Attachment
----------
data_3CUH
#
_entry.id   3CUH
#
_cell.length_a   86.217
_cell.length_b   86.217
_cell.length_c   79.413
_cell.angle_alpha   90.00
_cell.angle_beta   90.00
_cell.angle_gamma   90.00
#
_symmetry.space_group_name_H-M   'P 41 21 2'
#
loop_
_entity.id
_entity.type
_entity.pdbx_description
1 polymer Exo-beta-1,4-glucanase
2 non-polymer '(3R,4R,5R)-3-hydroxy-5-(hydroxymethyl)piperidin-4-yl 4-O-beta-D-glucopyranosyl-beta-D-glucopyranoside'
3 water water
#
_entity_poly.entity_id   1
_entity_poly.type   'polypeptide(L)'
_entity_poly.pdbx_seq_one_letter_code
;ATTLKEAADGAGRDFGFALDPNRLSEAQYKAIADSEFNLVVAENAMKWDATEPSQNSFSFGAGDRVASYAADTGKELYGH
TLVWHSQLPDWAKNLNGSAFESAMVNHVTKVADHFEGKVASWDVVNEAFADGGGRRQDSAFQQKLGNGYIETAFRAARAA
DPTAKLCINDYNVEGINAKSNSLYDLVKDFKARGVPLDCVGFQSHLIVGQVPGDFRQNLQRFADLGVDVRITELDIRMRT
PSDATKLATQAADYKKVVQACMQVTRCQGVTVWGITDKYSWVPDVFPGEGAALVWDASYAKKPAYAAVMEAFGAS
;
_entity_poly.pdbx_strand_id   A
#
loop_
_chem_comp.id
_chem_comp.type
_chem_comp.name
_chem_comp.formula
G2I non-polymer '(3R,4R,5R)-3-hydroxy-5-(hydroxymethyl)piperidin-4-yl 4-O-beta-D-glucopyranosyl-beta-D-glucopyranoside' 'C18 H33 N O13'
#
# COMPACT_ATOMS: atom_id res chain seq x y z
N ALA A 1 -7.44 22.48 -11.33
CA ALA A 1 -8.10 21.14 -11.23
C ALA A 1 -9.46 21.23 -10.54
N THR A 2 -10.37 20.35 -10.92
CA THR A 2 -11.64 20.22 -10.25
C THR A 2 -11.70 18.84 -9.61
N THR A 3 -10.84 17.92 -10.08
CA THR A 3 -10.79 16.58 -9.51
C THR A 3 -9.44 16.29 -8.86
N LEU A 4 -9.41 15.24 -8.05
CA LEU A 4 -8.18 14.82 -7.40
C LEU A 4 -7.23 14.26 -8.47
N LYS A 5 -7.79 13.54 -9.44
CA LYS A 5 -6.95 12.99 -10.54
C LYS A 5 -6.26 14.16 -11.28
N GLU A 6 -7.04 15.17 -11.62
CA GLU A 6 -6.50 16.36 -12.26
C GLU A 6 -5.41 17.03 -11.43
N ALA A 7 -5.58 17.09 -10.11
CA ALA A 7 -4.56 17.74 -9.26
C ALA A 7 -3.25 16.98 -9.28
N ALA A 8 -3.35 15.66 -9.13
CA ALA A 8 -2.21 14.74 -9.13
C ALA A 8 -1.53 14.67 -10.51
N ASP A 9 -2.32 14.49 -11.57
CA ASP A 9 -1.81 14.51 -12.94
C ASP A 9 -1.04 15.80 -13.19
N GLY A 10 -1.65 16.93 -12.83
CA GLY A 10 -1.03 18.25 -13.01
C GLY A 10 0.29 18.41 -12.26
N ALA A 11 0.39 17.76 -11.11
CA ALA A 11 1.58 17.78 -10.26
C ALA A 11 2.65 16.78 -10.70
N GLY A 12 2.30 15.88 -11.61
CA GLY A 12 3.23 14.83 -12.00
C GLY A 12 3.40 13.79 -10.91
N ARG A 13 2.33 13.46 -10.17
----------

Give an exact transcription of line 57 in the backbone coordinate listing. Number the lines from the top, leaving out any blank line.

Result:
C GLU A 6 -5.41 17.03 -11.43